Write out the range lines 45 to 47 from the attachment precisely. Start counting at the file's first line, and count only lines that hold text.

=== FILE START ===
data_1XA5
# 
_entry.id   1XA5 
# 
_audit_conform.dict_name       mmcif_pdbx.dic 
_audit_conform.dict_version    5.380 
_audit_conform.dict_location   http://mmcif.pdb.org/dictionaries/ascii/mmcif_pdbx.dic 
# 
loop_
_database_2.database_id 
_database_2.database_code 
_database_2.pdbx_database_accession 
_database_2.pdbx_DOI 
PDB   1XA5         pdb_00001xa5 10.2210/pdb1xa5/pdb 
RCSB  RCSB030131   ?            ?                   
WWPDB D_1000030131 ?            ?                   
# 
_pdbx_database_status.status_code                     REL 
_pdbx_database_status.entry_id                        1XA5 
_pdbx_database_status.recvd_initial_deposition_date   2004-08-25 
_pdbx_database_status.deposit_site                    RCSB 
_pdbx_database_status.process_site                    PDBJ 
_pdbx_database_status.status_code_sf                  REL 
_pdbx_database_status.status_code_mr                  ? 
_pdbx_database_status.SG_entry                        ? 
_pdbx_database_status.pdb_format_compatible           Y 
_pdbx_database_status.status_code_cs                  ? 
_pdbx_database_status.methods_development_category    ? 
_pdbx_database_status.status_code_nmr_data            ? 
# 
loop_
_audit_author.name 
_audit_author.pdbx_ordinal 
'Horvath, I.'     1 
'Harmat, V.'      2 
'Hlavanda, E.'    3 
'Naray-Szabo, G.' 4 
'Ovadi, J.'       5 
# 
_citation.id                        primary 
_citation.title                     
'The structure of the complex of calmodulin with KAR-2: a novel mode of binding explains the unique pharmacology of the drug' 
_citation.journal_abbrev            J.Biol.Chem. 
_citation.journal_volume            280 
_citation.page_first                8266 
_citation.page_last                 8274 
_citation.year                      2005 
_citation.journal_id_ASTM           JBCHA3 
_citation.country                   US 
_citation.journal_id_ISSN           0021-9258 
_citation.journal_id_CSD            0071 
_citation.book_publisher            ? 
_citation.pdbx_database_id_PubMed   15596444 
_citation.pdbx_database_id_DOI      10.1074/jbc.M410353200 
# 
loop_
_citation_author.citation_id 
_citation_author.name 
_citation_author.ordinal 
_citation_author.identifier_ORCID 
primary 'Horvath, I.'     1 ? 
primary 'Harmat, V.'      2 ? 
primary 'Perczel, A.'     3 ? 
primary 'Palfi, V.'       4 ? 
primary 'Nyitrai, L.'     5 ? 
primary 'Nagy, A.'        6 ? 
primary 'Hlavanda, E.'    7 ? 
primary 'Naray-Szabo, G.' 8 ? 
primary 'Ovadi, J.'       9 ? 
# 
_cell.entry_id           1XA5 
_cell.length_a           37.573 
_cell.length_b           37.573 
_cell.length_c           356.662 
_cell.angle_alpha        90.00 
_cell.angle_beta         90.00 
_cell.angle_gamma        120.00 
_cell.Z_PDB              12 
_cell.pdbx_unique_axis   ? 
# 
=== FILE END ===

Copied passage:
_citation.page_first                8266 
_citation.page_last                 8274 
_citation.year                      2005 